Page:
I think rational decision making is a huge benifit to society. Making decision base on faith is actualy a liability. The only "adventage" of faith base decision is a selfish one; fuck up are due to the will of God and so you canot be blamed for it.

  • by Anonymous Coward on Saturday November 13, 2010 @03:36PM (#34217236)

    ...but the fact is right now Wahhabism and Islam are basically one. You can paint a nice picture of theory of how they are separate ideals, but the REALITY is that Islam and Wahhabism are for all practical purposes, the same thing. It's one thing to proclaim what the printed description says. That's the problem when you live in an ivory tower. You don't see reality.

    Here's the bottom line. A criminal Muslim has more weight than the most pious infidel, in their mindset. If you cannot see that, you are more blind than a bat.

  • Re:Obligatory (Score:3, Interesting)

    by MillionthMonkey (240664) on Saturday November 13, 2010 @03:53PM (#34217312)
    Censorship might not be as bad as a crazy religion allowing something and then using it to spy on and persecute people. Would you want someone you care about to be surfing around on Facebook while in Saudi Arabia? When a country gets that screwed up they probably figure they might as well just start censoring everything that might prick on a religious sensibility, just for public safety's sake. We take similar measures ourselves when we drape chain link fencing across cliff faces on roadsides in our own attempts to keep stones from raining down on people.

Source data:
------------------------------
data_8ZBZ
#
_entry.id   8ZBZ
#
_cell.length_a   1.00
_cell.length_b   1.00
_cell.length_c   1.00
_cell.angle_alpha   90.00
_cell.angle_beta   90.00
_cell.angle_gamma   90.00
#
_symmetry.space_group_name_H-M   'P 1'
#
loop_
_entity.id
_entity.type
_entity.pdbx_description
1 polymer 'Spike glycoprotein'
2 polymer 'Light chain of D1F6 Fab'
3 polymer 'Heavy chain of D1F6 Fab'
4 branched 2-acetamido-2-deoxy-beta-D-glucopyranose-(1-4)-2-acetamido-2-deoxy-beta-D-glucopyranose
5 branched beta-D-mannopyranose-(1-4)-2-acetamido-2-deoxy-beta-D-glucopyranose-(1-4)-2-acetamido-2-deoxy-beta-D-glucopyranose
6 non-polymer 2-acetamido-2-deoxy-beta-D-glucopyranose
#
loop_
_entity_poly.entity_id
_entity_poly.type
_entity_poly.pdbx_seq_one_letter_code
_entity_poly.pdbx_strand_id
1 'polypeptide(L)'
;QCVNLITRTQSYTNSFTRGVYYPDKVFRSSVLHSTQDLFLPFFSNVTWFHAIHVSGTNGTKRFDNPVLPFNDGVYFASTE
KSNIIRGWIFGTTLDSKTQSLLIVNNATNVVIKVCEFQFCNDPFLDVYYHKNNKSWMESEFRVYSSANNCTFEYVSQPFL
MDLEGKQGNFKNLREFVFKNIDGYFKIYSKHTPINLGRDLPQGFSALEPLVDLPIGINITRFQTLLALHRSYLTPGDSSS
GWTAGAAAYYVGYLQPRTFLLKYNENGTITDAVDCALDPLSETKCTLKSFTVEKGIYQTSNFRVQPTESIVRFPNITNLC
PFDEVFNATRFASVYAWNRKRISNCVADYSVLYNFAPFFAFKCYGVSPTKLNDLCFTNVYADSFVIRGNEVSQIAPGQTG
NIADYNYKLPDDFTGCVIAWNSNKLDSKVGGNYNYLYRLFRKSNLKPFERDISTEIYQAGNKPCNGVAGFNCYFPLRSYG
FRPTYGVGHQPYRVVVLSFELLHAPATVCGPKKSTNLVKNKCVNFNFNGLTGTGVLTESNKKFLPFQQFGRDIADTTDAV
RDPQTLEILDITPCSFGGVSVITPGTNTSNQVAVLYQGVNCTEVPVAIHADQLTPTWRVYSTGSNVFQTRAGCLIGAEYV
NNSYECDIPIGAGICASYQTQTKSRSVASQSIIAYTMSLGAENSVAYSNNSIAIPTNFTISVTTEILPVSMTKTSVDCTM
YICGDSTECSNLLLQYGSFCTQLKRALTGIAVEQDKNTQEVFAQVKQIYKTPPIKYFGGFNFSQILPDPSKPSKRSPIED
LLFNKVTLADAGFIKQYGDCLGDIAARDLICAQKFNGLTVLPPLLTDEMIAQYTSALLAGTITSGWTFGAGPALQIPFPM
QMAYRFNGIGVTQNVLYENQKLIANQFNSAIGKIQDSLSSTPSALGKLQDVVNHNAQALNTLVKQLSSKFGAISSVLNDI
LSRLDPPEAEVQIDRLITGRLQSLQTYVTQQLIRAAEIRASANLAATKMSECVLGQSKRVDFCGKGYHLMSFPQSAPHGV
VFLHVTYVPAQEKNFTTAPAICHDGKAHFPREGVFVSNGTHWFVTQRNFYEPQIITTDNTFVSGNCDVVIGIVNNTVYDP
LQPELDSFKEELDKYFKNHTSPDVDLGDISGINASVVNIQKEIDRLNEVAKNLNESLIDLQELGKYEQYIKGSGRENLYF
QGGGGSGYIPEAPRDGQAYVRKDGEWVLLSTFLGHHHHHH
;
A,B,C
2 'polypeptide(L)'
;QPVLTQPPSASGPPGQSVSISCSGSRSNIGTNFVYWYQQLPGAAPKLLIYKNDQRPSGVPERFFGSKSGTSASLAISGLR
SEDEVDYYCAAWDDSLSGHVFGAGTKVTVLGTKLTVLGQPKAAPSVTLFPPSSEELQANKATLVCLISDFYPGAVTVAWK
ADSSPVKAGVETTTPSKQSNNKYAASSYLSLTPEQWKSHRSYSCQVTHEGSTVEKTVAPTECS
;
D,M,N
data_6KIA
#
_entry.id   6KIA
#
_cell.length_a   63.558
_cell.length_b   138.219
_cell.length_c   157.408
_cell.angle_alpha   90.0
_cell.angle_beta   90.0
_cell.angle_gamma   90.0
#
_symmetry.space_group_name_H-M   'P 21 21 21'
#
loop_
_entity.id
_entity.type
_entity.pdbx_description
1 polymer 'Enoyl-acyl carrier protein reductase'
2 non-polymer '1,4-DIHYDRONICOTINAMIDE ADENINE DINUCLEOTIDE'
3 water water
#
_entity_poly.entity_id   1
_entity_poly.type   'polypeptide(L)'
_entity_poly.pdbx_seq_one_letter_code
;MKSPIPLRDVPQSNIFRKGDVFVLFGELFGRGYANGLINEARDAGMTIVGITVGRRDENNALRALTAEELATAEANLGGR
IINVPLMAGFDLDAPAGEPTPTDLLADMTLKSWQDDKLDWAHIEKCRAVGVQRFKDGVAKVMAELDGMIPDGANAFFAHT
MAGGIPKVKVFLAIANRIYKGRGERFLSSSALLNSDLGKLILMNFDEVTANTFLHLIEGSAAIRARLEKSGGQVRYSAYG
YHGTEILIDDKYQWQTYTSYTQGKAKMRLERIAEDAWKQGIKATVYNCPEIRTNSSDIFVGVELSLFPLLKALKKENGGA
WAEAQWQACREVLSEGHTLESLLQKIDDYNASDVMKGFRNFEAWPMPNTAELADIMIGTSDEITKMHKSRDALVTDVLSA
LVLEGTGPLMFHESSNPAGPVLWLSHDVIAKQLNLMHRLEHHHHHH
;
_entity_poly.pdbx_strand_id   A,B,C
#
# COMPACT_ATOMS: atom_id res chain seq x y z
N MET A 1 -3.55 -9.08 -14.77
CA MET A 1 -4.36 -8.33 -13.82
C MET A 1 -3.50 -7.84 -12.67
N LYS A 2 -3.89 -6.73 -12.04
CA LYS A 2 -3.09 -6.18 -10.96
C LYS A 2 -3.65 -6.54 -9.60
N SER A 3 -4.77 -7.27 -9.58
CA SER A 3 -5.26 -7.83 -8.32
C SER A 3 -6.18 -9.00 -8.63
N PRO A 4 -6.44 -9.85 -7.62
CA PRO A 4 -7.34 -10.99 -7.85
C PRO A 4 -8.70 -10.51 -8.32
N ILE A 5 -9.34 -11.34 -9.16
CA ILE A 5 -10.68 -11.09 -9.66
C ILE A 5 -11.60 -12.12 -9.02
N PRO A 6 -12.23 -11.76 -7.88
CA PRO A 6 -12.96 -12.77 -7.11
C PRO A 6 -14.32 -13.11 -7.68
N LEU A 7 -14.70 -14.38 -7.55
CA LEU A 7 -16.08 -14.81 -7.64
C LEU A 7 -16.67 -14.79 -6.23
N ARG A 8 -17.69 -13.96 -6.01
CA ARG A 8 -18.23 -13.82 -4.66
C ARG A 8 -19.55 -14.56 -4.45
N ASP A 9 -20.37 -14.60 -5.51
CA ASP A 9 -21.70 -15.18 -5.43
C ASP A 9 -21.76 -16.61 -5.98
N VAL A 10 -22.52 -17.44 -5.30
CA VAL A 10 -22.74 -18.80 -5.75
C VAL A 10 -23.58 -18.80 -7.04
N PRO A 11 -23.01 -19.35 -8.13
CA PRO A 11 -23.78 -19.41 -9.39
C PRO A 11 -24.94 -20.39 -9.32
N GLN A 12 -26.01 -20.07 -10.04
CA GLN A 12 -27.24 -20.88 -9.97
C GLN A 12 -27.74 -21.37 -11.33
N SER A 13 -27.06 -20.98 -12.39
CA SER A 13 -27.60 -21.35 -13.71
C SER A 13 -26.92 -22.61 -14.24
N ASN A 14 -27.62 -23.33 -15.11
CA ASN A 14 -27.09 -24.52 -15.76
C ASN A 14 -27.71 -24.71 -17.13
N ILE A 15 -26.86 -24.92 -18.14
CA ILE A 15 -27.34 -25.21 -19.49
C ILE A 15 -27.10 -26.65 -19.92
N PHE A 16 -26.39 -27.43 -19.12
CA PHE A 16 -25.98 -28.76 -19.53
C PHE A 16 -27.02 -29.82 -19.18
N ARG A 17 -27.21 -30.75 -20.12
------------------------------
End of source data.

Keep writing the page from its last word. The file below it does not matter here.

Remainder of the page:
• by CRCulver (715279) <crculver@christopherculver.com> on Saturday November 13, 2010 @04:00PM (#34217340) Homepage

    Suggesting Islam was progressive and open to different opinions before the rise of Wahhabism is dishonest. Even during Islam's golden age, the main schools of Islamic jurisprudence ascribed fewer rights to non-Muslims. Pushing Christians and Jews down into second-class citizens happened in the generations following Muhammad; it wasn't something done much later by decadent rulers that fell from some higher ideal.

    One perhaps cannot blame Islam as a whole -- you still have way out there sects like the Ismailis who call themselves Muslims even as they reject most of the teachings generally considered to form Islam -- but one can certainly blame 90-something percent of it, and thus for the sake of economy of words, it's reasonable to speak of how Islam itself is the problem.

  • Re:yep... (Score:0, Interesting)

    by Anonymous Coward on Saturday November 13, 2010 @04:10PM (#34217406)

    Fuck Allah, Fuck Mohammad. Fuck Islam!!!!!

  • by CRCulver (715279) <crculver@christopherculver.com> on Saturday November 13, 2010 @04:54PM (#34217630) Homepage